Trying to figure out how and why Senator John McCain triumphed over his competitors Saturday in the South Carolina primary is like trying to figure out why professional football teams have success in the playoffs. In other words, the calculus is not easy, but there are factors worth discussing. The Washington Post made a valiant effort the day after the polls closed citing a bunch of conventional wisdom and ran with the theme that McCain won despite the opposition of the traditional stalwarts of the Republican Party:
DeLay resurfaced on Fox News Friday to excoriate McCain for working with "the most liberal Democrats in the Senate," for passing an overhaul of campaign finance laws that "completely neutered the Republican Party," and single-handedly thwarted oil drilling in Alaska's Arctic National Wildlife Refuge.
"McCain has done more to hurt the Republican Party than any elected official I know of," said DeLay, the former House majority leader, who was personally damaged by McCain's Senate probe of lobbyist Jack Abramoff, a probe that implicated numerous DeLay associates.
Conservative blogger Patrick Ruffini, on the Web site of popular radio talk show host Hugh Hewitt, implored South Carolina Republicans on Friday to vote for Huckabee, simply to extend the nomination fight in hopes that another candidate could derail McCain.
And Jim DeMint, South Carolina's ardently conservative senator who is backing Mitt Romney, issued a message Friday to "fellow conservatives," warning that "Washington experience is the problem, not the solution. We cannot afford to have a President who has fought for amnesty for illegal immigrants, voted against the Bush Tax Cuts, and curtailed our First Amendment rights in the ill-conceived campaign finance legislation." He never mentioned McCain's name, but his meaning was clear.
Exactly how did McCain overcome this type of opposition in South Carolina? The Post's answer is less than complete, at least from my perspective, because it ignores McCain's well-publicized efforts to make nice with the conservatively religious wing of the GOP. Most definitely Huckabee won a majority of the hardcore conservative Christian votes Saturday, but what McCain didn't have hanging over his shoulders was a running feud with the likes of Jerry Falwell.
According to this CNN report on the poll numbers, McCain's support is rather shallow, and most of his votes comes from moderates, while Huckabee has dominating support from religious right voters:
McCain overcame a strong showing by former Arkansas Gov. Mike Huckabee among the evangelical Christian voters who dominated the day's turnout.
Huckabee, the winner of the January 3 Iowa caucuses, led widely among the self-described evangelicals who made up nearly 60 percent of the vote, according to exit polls. The Baptist pastor-turned-governor sharply emphasized his conservative Christian credentials in the state and was the choice of 40 percent of those voters.
But he took only 12 percent of the nonevangelical vote, while McCain took 40 percent and former Massachusetts Gov. Mitt Romney took 21 percent.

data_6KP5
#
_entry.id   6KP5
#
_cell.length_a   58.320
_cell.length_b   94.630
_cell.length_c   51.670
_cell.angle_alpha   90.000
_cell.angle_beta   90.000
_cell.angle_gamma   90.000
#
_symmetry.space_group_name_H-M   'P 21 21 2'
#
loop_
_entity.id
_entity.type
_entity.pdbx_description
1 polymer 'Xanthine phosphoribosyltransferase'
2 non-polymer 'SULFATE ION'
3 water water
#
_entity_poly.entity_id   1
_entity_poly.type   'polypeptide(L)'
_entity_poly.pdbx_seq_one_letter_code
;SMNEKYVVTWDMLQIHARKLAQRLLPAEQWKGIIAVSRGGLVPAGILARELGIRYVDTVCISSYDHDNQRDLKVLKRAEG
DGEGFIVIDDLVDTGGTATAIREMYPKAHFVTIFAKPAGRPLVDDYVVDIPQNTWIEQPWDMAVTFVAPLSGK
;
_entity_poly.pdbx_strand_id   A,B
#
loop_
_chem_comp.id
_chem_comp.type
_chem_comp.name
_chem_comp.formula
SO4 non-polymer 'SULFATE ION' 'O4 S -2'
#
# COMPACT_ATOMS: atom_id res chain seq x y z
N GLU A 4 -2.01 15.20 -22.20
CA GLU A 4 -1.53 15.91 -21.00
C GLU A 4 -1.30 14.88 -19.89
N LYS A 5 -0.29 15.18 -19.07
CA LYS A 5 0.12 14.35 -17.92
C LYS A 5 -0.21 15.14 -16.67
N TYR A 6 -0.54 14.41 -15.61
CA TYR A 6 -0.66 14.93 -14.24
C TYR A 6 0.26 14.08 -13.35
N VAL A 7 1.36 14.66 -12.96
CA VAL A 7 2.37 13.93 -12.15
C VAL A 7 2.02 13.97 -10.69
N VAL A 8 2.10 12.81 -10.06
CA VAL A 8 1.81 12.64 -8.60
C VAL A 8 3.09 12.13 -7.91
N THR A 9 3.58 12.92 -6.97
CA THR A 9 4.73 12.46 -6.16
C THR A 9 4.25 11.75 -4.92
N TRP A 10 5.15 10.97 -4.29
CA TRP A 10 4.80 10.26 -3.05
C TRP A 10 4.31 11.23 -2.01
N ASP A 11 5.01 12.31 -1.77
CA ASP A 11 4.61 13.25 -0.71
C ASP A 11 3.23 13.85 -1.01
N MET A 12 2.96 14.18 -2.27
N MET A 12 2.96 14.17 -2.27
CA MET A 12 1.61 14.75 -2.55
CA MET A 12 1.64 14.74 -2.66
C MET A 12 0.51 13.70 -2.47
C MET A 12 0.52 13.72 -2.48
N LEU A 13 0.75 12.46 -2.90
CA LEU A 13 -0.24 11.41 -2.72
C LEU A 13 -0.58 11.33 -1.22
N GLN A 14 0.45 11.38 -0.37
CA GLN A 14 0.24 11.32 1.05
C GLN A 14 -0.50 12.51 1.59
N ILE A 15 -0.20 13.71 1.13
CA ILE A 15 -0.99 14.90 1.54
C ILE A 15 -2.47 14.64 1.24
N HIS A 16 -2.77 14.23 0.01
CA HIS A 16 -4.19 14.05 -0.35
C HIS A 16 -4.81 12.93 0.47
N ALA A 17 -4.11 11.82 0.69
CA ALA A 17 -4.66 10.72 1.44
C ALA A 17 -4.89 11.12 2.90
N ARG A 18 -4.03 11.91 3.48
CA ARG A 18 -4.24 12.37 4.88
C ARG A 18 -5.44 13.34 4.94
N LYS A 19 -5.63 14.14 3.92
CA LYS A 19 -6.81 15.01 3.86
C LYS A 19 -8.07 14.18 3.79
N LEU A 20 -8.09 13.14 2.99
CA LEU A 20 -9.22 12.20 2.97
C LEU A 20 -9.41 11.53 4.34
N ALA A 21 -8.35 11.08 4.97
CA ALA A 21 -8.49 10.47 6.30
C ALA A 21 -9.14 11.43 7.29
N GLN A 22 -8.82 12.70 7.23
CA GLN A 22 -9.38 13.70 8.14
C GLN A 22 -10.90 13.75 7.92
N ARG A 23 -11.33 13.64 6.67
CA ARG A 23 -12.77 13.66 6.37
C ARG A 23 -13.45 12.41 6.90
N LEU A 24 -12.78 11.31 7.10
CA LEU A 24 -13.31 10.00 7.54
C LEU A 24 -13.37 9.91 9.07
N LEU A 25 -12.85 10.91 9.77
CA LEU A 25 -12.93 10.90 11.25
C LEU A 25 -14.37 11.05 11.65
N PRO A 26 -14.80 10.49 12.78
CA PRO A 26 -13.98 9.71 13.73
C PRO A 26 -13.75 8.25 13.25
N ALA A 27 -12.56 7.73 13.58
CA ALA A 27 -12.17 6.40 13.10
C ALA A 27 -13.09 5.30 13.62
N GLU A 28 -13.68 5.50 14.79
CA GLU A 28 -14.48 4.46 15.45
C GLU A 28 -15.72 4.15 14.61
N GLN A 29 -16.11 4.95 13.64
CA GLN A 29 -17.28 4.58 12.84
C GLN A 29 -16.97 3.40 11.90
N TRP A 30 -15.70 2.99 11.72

The problem with the story line that has McCain and the moderates facing off against the religious right voters behind Huckabee is that McCain is not despised the way he was 8 years ago. Nevertheless, the story line may emerge in the coming weeks, particularly if future poll results show such a stark disparity between the two factions of the Republican Party.
My prediction is that if McCain (or Giuliani) wins on Super Tuesday, we'll see more than a fair share of articles once again about the declining influence of conservative Christians in the Republican Party and little will be said about McCain's efforts to win their support.
UPDATE: This article by conservative radio talk show host Michael Medved explains the outcome of South Carolina most bluntly:
For more than a month, the leading conservative talkers in the country have broadcast identical messages in an effort to demonize Mike Huckabee and John McCain. If you've tuned in at all to Rush, Sean, Savage, Glenn Beck, Laura Ingraham, Mark Levin, Hugh Hewitt, Dennis Prager, and two dozen others you've heard a consistent drum beat of hostility toward Mac and Huck. As always, led by Rush Limbaugh (who because of talent and seniority continues to dominate the medium) the talk radio herd has ridden in precisely the same direction, insisting that McCain and Huckabee deserve no support because they're not "real conservatives." A month ago, the angry right launched the slogan that Mike Huckabee is a "pro-life liberal." More recently, after McCain's energizing victory in New Hampshire, they trotted out the mantra that the Arizona Senator (with a life-time rating for his Congressional voting record of 83% from the American Conservative Union) is a "pro-war liberal."
Well, the two alleged "liberals," McCain and Huckabee just swept a total of 63% of the Republican vote in deeply conservative South Carolina. Meanwhile, the two darlings of talk radio -- Mitt Romney and, to a lesser extent, Fred Thompson -- combined for an anemic 31% of the vote.
Medved goes onto conclude that "the talk radio jihad against Mac and Huck" has failed to damage those candidates, but "has damaged, and may help destroy, talk radio." Ouch.
Photo of McCain in Portsmouth, N.H. from Wikipedia.